The AHWs perceived that their lack of awareness and their clients’ lack of awareness of the HMR program contributed to the low uptake of HMRs by their communities. Some also commented on the lack of continuity of GPs and the number of health checks already being conducted as barriers to implementing another program, such as HMR, in their health services.
“Need someone to be the main organiser”
All the AHS health professionals interviewed agreed that for HMRs to become a regular occurrence at their AHSs it required “having someone at the health service allocated to encouraging the HMR, co-ordinating it, blocking out time for GPs to do the referral, taking on the role of doing the consent”. They all agreed that this role should be done by a senior health worker or a nurse who really understands the process. Each of the three AHSs where HMRs were being done had a “co-ordinator to organise all the logistics”. One AHS used the chronic care co-ordinator nurse, another an AHW dedicated to Quality Use of Medicines and the third a salaried pharmacist to organise their HMRs.
Explaining the process to the patient and brokering trust in the process was seen as an important in the success of the program with Aboriginal and Torres Strait Islander patients. The GPs explained, “Someone who is well known to the patient, such as a health worker, needs to ring and explain the process,” and “I think if the health worker is the first port of call and clearly explains everything, then I think people will take it up.”
Across the health professional groups there was discussion regarding how best to manage the extra work load that HMRs would create. Most agreed that there should be health workers specifically employed as chronic disease health workers or even specifically as medication specialists, and part of their role should be facilitating the HMR process. All agreed,”the AHS should be able to claim something for their [the organiser’s] time” and that “it should be the AHS who is doing all the organising who gets a cut, not the pharmacy”.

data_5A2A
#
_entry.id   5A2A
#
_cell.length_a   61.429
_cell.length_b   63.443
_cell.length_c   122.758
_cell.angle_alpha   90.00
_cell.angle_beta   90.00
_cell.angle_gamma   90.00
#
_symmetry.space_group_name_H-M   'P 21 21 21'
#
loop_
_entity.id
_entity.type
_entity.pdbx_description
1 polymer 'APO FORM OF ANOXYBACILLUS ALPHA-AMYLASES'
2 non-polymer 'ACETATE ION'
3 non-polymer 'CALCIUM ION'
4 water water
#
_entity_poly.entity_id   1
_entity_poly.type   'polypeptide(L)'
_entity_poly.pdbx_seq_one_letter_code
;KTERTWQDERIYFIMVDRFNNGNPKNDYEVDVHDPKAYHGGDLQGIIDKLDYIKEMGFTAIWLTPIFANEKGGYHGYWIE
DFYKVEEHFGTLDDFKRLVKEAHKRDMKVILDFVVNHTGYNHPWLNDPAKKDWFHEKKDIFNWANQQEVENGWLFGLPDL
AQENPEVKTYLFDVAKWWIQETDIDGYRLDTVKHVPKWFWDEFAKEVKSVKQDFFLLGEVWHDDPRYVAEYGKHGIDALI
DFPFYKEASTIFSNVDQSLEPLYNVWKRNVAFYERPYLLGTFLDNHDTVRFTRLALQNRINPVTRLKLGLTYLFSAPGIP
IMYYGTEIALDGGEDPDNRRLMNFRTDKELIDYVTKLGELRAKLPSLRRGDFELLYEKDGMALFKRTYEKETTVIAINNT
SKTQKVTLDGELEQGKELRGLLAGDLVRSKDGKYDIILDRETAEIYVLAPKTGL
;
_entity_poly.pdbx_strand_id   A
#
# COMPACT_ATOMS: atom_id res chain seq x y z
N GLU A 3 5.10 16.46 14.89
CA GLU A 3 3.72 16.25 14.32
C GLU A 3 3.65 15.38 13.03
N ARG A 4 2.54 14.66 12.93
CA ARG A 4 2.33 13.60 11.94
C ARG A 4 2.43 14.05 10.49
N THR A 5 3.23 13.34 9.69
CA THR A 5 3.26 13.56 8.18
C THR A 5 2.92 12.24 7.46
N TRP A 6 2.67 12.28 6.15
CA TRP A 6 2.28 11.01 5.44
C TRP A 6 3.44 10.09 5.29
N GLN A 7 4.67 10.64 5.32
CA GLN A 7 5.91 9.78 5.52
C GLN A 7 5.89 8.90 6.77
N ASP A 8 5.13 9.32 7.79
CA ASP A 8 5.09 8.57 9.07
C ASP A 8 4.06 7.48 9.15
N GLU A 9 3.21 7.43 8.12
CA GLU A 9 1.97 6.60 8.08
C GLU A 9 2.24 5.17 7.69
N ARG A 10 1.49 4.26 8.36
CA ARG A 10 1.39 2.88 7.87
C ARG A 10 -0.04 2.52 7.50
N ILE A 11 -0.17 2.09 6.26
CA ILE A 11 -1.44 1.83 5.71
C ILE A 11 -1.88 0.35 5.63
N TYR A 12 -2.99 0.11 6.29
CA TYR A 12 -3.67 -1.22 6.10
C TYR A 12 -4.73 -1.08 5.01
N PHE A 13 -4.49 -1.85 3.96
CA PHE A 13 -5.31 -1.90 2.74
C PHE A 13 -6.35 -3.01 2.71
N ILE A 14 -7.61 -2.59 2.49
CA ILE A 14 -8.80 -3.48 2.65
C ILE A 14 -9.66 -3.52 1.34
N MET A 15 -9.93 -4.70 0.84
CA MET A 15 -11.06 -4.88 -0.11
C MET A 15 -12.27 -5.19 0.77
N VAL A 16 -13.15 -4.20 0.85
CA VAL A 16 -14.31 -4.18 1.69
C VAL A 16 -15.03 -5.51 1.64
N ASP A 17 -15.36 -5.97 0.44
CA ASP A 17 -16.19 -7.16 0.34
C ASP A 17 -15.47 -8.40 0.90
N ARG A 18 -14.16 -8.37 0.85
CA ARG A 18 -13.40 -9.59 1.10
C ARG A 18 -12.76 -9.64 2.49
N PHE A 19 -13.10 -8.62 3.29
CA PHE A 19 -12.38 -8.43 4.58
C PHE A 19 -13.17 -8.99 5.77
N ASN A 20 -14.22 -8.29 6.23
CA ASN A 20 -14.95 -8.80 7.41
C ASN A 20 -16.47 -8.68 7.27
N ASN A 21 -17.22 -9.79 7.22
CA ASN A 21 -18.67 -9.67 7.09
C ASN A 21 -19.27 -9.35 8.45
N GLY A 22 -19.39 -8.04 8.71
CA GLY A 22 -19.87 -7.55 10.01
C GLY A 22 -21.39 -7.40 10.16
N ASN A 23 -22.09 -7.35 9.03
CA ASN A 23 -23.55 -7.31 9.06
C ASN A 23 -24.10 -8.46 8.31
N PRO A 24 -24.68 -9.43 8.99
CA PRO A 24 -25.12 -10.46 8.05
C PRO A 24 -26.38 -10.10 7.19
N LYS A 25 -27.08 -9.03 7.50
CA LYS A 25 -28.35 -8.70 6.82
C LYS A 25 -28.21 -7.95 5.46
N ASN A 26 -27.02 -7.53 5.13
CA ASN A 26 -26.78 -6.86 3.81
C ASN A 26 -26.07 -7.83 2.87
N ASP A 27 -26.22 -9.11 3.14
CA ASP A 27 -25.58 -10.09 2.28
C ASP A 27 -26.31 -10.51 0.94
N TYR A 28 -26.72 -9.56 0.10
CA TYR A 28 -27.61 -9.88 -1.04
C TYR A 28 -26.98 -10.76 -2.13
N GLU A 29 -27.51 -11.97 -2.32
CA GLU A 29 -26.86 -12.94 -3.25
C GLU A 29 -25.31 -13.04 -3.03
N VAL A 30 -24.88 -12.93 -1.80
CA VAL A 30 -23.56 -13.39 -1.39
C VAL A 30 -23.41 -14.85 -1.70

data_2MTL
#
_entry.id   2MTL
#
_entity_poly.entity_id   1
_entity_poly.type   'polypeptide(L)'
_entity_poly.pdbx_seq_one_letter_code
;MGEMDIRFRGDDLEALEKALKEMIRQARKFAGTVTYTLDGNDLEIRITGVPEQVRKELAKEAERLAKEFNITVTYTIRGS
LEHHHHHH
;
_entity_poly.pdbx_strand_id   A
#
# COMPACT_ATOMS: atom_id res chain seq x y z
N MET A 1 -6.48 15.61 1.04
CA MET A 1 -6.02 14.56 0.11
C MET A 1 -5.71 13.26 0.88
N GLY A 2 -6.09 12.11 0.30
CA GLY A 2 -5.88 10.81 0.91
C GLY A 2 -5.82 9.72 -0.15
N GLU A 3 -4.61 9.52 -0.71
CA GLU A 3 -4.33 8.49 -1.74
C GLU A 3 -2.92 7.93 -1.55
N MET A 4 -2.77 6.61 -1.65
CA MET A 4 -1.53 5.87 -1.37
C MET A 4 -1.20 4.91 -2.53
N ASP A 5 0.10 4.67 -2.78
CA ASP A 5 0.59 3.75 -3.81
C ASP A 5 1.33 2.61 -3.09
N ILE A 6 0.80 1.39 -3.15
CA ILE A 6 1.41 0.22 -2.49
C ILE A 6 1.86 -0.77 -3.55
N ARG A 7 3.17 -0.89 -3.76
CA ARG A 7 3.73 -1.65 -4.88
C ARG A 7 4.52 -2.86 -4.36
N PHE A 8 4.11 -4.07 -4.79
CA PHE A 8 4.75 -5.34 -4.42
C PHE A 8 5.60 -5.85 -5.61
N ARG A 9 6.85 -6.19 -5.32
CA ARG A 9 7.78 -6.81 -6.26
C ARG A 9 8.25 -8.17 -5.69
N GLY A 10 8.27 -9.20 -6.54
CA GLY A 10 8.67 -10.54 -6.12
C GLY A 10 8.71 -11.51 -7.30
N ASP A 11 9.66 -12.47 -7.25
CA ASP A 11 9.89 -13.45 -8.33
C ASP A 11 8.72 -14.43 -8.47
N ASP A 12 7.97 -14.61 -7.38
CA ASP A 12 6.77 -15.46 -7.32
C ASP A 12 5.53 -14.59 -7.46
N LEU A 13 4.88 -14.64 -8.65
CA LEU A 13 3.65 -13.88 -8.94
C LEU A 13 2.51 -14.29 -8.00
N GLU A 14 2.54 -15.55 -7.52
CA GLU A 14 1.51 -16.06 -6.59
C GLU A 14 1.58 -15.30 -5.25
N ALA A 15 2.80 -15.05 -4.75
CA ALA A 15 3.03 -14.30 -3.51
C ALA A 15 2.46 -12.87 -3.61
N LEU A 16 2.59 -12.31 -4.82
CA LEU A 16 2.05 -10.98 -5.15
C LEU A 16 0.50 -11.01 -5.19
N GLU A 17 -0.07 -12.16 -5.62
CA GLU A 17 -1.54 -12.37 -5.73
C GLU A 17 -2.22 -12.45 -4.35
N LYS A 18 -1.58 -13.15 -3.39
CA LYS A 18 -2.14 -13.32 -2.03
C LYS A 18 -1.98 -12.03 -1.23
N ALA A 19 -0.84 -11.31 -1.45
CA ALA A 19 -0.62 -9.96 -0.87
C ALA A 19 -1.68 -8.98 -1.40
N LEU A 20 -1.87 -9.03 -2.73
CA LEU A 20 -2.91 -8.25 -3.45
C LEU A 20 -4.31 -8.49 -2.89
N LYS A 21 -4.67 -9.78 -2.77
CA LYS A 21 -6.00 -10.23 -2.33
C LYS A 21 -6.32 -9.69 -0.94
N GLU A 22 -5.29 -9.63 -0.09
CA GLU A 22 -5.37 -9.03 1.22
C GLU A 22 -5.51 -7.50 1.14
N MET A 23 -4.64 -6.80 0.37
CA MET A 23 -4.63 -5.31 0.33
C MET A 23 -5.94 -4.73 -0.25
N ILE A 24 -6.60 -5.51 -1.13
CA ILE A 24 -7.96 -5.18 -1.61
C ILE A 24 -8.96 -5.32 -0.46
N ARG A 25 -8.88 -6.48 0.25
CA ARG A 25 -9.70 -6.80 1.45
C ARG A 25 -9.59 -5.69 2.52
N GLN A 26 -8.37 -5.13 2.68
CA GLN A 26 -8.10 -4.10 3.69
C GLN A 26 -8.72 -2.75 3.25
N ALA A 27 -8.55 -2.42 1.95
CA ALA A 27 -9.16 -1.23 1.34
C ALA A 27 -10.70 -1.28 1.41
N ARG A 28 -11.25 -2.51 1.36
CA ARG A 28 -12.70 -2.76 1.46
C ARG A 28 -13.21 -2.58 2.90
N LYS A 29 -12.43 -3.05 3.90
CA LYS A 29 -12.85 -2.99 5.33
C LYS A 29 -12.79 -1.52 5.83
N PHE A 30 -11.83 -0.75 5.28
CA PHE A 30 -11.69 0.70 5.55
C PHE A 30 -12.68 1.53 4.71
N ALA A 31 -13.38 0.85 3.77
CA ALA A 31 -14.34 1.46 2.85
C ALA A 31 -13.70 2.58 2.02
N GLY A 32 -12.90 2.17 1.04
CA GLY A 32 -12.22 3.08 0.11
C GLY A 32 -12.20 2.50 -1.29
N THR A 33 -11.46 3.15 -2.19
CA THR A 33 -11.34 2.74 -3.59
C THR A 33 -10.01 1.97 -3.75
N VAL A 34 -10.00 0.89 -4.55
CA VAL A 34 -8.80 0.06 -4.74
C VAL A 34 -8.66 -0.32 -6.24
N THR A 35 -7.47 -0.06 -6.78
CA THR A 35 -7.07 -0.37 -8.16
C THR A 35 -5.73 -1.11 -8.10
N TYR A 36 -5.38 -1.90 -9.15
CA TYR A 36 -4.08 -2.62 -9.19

Most GPs agreed an AHW should accompany a pharmacist to a client interview to broker cultural trust because “it provides an opportunity to up-skill the health worker”. Most commented that the health worker or the AHS should receive financial reimbursement for the health worker’s time, in alignment with the fees received from the Government by the GP and the pharmacist. Many interviewees felt the organising health workers should also be the ones attending the interviews.
“It would be better if someone else could refer”
A few of the GPs showed a lack of confidence and knowledge about who was eligible for an HMR, about how to write a referral, and about the HMR process itself, as indicated by their comments, “so you don’t have to wait until they are on 5th medication to order an HMR” and “It takes a while to make sense of the steps”. All the GPs, nurses and AHWs agreed that “it is not practical for the patient to have to take the referral to the pharmacy”. Most of the GPs indicated that as they were time-poor, they would be happy for a health worker or nurse to organise the HMR and even write the referral, or alternatively “we could do the referral retrospectively”. The AHWs iterated their willingness to initiate referrals: “we know the patients best. So it would make more sense if we organised the referral.”